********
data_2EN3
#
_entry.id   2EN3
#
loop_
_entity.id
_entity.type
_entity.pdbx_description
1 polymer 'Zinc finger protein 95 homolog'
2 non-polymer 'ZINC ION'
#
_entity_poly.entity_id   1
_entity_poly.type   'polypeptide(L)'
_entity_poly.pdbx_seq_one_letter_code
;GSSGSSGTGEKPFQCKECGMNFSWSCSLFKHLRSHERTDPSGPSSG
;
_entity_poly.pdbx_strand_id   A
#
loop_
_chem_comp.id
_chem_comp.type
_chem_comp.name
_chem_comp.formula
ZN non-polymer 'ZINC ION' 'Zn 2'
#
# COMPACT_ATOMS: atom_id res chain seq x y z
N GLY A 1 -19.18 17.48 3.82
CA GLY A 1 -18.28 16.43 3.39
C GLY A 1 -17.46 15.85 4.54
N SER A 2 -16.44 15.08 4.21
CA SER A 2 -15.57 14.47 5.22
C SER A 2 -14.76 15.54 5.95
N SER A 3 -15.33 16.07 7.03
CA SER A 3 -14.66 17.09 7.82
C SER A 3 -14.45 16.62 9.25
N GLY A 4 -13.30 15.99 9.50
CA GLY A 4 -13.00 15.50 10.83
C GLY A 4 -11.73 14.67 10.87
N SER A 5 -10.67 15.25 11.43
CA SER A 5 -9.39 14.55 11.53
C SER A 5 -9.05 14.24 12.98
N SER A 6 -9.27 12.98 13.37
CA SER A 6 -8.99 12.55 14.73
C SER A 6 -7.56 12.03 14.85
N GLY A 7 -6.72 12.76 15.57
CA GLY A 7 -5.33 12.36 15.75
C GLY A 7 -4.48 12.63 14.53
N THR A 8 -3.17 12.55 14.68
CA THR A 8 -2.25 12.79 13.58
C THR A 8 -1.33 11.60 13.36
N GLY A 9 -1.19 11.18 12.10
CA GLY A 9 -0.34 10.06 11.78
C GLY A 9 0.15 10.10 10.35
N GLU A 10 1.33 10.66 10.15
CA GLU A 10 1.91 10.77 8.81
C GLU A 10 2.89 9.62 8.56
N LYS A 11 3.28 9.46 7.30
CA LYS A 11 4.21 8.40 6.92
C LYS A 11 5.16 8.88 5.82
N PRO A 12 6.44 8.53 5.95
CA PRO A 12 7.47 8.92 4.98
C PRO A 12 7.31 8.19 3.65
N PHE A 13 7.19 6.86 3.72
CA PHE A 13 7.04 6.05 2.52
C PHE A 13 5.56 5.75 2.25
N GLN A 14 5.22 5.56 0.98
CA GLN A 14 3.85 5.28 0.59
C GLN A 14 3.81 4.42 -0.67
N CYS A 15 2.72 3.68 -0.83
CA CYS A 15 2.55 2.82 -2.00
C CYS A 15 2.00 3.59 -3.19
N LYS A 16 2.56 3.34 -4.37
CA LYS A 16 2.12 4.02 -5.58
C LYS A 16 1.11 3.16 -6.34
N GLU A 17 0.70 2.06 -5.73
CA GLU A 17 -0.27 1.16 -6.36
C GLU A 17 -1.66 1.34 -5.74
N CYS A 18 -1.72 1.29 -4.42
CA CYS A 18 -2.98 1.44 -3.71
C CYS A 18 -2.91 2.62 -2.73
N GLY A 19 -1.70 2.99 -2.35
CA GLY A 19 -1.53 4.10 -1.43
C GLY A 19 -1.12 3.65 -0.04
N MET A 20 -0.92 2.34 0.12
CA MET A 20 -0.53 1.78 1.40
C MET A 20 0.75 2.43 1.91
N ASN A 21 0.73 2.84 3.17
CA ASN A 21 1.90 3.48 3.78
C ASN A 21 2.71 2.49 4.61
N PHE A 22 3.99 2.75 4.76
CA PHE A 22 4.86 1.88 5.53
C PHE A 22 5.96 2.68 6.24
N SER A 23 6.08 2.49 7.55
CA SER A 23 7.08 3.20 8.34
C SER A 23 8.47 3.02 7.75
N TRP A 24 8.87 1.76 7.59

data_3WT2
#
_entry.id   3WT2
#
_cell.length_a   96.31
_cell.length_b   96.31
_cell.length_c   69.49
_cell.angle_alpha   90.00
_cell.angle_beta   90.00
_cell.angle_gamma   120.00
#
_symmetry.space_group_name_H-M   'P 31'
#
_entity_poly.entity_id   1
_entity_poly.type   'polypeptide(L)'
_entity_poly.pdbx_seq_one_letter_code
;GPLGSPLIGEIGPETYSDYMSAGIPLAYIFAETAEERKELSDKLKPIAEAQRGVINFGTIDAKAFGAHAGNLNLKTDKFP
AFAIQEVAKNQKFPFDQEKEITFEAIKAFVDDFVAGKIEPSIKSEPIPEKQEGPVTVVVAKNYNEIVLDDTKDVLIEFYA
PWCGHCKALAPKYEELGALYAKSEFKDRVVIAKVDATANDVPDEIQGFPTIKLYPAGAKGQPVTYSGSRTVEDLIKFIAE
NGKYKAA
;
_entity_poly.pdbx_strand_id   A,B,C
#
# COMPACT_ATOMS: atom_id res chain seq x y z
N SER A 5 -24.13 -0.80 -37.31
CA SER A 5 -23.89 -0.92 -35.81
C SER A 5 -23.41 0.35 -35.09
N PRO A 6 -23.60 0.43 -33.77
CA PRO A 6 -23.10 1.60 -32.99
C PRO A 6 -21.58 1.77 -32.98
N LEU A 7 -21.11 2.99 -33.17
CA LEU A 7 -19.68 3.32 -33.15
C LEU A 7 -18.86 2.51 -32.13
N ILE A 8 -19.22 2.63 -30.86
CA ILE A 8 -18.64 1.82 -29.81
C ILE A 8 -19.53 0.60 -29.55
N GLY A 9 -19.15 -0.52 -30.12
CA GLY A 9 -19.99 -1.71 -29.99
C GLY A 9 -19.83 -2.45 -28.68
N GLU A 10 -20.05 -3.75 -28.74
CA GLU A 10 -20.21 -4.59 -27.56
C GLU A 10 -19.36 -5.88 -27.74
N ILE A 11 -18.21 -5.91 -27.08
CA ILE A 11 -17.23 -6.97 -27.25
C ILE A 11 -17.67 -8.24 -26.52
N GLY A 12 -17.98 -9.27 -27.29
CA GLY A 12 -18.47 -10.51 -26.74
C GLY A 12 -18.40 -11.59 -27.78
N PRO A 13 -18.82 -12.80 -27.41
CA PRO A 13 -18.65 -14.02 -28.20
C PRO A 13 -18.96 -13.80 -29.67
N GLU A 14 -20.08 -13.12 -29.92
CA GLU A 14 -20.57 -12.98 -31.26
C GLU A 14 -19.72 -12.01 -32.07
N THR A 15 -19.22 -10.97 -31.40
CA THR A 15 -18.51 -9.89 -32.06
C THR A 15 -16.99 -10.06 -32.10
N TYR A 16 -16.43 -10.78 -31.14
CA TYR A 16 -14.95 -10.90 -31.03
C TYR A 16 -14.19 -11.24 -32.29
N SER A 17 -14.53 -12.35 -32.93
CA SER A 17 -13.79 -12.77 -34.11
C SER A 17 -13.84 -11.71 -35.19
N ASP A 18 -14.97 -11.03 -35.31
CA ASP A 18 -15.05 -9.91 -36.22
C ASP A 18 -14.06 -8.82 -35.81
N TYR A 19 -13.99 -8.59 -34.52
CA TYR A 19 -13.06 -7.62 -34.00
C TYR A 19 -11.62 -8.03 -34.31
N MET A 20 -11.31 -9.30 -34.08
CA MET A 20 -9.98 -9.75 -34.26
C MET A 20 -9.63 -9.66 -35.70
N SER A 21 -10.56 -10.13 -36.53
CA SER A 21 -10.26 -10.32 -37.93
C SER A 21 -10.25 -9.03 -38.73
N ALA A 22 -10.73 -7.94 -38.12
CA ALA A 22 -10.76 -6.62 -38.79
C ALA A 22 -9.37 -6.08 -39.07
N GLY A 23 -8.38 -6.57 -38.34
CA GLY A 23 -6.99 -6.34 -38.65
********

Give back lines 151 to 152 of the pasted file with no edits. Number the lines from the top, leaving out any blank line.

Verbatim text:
N THR A 15 -19.22 -10.97 -31.40
CA THR A 15 -18.51 -9.89 -32.06